FIG. 7 is a schematic block diagram showing component 107 of the signal extractor 102 of FIG. 4 in further detail.
FIG. 8 is a schematic block diagram showing another form of aboveground equipment that may be utilized.
FIG. 9 is a schematic block diagram showing still another form of aboveground equipment that may be utilized.
FIG. 10 is a schematic block diagram showing an alternate timing pulse generator that may be utilized.
FIG. 11 is a schematic block diagram showing still another form of aboveground equipment that may be utilized.
Before proceeding with description of preferred embodiments of the invention, it is believed that understanding will be enhanced by discussion of some basic factors.
In a 10,000' length of 41/2" drill pipe, the mud volume inside the pipe is of the order of 5,000 gallons. Assuming that the bulk elastic modulus for compressed drilling mud is 400,000, then discharging 0.5 gallons of fluid will cause a pressure drop of 40 psi, (if we consider the 5,000 gallons as being in a simple tank). It can be assumed, therefore, that discharging mud near the bottom of such drill pipe at the rate of 0.125 gallons/sec. will cause a signal of 10 psi/sec. at the surface. We shall refer to the rate of change of pressure as the dp/dt index and in this case the dp/dt index is equal to 10.
Three important experiments were performed;
1. Measurements were made in a test well at 1,800' and moderate differential pressures of 1,000 psi across a valve at the bottom.
2. Measurements were made in an oil field drilling well at 8,000' and low differential pressures of 400 psi.
3. Measurements were made in a second oil field drilling well at 5,000' and high differential pressures (1,600 psi).
All three series of experiments indicated that the dp/dt index of the pressure pulse received at the surface when the valve is suddenly opened was substantially higher than calculated. The reasons for this are: (a) highly compressed drilling mud may have an elastic modulus somewhat higher than 400,000; (b) there is some wave guide action by the drill pipe that causes the signal to travel much more favorably than it would in a large tank of the same volume; and (c) the sudden opening of a valve at the bottom of the well causes a higher dp/dt index than in the case of the large tank because of the elasticity of the mud column above it.
In a typical 15,000 foot drill string (with the bottom end closed off), if a marker were placed at the top of the mud column, this marker would drop some 110 feet when 3,000 psi mud pump pressure is applied (3,000 psi is a rather typical mud pump pressure in deep wells). One can, therefore, consider the mud column as being continually compressed by some 100 feet and acting as a long spring in which a large amount of potential energy is stored. When a valve at the bottom of the drill pipe is suddenly opened, this potential energy is released, causing a large negative mud pressure pulse; such mud pressure pulse being substantially larger than would be the case if the mud were incompressible.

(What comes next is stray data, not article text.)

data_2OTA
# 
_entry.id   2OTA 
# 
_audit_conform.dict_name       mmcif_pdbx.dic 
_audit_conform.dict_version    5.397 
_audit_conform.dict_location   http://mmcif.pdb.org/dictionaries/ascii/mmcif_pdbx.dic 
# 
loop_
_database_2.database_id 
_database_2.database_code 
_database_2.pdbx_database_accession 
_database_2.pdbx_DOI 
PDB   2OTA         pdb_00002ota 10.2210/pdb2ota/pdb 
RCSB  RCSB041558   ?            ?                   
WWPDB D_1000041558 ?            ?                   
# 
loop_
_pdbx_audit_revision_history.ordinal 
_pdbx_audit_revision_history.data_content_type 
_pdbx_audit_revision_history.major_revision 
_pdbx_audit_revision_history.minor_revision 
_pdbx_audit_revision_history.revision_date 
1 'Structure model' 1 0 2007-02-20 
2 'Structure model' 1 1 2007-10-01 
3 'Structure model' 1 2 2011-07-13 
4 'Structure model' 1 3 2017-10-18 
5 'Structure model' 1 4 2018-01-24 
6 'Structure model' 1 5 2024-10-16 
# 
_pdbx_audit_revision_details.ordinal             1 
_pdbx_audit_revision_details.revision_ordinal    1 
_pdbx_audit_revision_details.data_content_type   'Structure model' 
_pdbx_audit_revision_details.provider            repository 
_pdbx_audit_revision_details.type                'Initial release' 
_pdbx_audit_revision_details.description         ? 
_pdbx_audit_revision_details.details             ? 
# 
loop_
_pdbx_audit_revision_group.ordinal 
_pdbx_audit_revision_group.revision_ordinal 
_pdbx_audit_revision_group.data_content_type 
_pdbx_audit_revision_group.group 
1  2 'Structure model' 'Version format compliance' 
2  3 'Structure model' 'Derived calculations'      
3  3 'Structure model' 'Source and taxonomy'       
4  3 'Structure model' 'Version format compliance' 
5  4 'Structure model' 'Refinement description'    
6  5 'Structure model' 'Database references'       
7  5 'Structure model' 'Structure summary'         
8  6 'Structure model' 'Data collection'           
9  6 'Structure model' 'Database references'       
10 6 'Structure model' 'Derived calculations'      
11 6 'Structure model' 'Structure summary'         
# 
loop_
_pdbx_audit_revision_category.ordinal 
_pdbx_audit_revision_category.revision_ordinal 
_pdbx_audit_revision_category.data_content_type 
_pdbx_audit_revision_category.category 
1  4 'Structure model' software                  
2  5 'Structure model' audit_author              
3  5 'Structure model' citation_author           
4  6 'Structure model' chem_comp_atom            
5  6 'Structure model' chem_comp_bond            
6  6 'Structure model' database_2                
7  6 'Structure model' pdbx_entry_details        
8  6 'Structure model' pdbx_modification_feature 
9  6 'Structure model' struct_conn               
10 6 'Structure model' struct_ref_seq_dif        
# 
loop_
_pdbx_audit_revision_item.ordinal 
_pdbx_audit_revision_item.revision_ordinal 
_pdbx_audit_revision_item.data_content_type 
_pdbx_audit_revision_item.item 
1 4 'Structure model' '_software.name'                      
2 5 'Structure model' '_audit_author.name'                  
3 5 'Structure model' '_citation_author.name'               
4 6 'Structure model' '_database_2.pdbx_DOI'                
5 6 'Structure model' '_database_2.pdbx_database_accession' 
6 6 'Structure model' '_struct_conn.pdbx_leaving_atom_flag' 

In the experiments conducted at 5,000' in a drilling well, a small passageway (0.056 in.2 area) between the inside of the drill collar and the annulus, was opened and shut in accordance with a controlled sequence. The pressure across the valve was 1,600 psi and the discharge was calculated to be approximately 0.25 gallons/sec. The volume of mud inside the drill pipe was approximately 2,500 gallons and assuming an elastic modulus for the mud of 400,000", the pressure drop was calculated to be 40 psi/sec. (again using the assumption that mud column was a simple tank). In the tests the pressure drop at the surface was measured to be over 100 psi/sec. or considerably more than would be expected from the simple tank calculation. The following conclusion was reached: With high pressures existing across the drill bit (1,000 psi or more), large sharp signals can be developed at the surface by opening and closing a very small bypass valve at the sub-surface near the drill bit. Valves having an opening of 0.05 in.2 can produce large signals from a 5,000' depth and the reduction in signal magnitude from depths between 2,500' and 5,000' have been found to be very small; thus, indicating that the signal attenuation is small.